Welcome to the revolution…
My godson once asked me why I don’t like the card game Old Maid. I explained that Old Maid is a negative stereotype created by a patriarchal society intent on shaming women about their age and marital status. Now, he was three at the time so he just gave me a look of confusion and dismissal.
Then, his mom (AKA “The Hater”), chimes in. “Girl, it’s just a game. On one hand, you’re boasting about your independence and on the other, you’re talking about finding a husband before your eggs turn to dust. Which one is it?”
Well, it’s both.
Black Womanhood is not one size fits all. It’s rich and complex. As I grow wiser, I am learning to embrace all aspects of who I am. The social justice advocate fighting in a world that has clearly lost its mind! The Pro-Choice Christian, who believes every woman has a right to make decisions concerning her body without government interference. The plus-sized diva who loves glitter, baking, boxing, and occasionally twerking in her living room.
Welcome to the revolution! The stiletto revolution. Comprised of unapologetic women who embrace the complexities of who they are and stand strong in a world that is determined to define us, with or without our permission.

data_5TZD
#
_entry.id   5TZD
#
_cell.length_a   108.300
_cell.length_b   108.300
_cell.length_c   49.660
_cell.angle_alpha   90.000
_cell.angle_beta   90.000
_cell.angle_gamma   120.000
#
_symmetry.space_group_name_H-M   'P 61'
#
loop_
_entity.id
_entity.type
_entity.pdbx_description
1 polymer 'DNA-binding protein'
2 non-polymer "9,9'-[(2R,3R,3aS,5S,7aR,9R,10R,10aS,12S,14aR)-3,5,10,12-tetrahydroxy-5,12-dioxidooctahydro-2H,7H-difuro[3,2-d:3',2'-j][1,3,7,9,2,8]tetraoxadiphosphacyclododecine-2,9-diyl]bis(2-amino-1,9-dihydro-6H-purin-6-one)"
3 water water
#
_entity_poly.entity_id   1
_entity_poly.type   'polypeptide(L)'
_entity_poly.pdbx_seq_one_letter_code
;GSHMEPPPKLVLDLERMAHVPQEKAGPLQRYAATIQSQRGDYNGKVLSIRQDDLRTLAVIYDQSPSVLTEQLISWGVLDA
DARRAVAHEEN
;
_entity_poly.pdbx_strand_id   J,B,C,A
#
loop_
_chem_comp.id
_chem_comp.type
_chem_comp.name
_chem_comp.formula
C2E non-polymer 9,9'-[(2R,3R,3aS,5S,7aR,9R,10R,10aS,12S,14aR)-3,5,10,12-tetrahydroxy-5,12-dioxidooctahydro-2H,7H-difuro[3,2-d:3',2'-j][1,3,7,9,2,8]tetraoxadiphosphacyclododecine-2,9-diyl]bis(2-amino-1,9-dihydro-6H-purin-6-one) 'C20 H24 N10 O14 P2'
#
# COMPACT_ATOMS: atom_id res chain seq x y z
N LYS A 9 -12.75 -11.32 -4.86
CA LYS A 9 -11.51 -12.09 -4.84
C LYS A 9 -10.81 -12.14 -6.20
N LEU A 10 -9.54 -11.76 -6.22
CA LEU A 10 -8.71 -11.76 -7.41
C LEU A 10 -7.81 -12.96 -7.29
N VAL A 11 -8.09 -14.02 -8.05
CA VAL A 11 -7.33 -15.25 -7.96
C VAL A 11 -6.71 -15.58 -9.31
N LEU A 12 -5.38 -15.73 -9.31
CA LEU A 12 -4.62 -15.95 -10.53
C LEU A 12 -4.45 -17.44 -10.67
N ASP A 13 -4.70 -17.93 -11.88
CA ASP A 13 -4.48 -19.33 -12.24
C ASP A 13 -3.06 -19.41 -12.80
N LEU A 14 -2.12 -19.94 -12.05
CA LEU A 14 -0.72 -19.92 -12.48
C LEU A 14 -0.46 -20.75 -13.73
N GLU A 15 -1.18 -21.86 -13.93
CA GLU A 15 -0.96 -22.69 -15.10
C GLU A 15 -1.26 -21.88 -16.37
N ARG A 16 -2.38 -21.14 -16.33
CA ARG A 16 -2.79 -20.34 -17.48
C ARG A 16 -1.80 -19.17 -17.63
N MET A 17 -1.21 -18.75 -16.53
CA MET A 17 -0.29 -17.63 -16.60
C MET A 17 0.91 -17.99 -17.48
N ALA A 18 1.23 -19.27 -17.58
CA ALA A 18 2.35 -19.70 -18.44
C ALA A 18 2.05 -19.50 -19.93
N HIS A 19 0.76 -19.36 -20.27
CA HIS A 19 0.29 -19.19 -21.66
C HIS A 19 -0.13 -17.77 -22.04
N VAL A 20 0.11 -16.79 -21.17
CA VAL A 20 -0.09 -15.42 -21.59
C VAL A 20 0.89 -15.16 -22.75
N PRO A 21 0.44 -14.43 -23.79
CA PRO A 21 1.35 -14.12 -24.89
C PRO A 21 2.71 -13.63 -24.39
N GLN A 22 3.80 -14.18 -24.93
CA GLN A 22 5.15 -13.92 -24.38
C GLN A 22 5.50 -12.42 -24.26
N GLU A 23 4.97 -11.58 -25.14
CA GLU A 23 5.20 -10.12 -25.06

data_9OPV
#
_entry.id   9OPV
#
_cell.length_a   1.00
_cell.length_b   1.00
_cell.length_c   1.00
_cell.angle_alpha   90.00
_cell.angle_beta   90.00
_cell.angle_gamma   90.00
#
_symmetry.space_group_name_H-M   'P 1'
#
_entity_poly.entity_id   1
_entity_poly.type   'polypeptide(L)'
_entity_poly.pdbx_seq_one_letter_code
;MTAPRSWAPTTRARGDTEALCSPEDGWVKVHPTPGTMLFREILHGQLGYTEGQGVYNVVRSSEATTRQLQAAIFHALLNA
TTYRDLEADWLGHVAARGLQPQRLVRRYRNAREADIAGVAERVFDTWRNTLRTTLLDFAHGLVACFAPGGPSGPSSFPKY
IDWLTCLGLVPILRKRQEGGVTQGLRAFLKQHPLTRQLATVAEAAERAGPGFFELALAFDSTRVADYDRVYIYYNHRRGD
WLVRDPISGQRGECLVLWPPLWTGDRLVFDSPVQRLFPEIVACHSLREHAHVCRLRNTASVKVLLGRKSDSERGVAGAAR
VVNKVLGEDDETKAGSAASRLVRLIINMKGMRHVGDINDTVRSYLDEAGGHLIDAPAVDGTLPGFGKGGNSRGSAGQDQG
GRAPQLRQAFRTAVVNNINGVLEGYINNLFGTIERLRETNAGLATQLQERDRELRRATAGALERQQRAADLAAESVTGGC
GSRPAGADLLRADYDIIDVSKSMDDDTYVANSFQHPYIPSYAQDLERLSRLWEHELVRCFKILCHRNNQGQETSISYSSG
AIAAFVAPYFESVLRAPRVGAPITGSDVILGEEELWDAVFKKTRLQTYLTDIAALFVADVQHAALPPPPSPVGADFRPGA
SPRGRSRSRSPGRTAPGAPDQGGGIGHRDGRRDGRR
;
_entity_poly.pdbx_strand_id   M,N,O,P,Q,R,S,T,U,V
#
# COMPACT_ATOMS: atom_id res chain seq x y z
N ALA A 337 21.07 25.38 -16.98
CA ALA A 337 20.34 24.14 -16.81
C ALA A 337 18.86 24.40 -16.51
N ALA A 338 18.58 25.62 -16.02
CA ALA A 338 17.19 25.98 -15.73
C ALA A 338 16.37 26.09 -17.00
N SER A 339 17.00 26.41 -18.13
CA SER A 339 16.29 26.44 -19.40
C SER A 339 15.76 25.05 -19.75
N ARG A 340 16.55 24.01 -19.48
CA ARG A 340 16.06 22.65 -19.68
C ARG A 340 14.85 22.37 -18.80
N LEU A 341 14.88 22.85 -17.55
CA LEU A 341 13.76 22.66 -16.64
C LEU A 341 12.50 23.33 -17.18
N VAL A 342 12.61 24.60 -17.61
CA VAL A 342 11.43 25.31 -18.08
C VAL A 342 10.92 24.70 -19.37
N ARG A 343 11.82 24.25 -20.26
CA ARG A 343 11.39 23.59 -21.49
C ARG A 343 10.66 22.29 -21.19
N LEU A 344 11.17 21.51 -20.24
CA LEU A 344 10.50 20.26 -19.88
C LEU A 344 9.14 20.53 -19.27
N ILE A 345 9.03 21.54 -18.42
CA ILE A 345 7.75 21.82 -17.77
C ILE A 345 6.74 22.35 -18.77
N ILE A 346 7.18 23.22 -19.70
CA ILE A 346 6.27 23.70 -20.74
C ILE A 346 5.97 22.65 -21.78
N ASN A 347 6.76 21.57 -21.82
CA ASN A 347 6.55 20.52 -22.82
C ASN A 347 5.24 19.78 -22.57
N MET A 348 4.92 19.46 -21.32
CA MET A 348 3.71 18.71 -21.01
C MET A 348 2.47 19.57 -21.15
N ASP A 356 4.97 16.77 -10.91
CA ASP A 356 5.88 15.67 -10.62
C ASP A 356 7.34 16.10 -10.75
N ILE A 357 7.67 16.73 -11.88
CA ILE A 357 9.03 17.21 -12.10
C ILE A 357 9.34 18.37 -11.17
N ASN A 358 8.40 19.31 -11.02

Each episode, we explore social justice issues relevant to us and we always add a little sparkle. This isn’t your momma’s bra burning conversation.
So put on your most fabulous pair of shoes, shout your cause, and join me in the trenches for the Stiletto Revolution!
Social Justice (noun): The equitable distribution of wealth, opportunities, and privileges in a society.
Intersectionality (noun): the complex and cumulative way that the effects of different forms of discrimination (racism, sexism, homophobia, classism) overlap, specifically in the experiences of marginalized people or groups.
Equity (noun): The fair distribution of opportunities. Everyone gets what they need to be successful.
Equality vs Equity: While similar, neither these words, nor their definitions are interchangeable. Equality is about ensuring that everyone has the same thing in order to be successful. The problem with equality is that it assumes that everyone is starting equally (i.e. from the same place and having the same quality of opportunities and privileges from the beginning). Equity takes into consideration the historical and systemic oppression of populations and aims to balance the scales of justice so everyone wins in the end. In an equitable society, everyone may not receive the exact same thing, but rather what they need in order to get to a place of equality.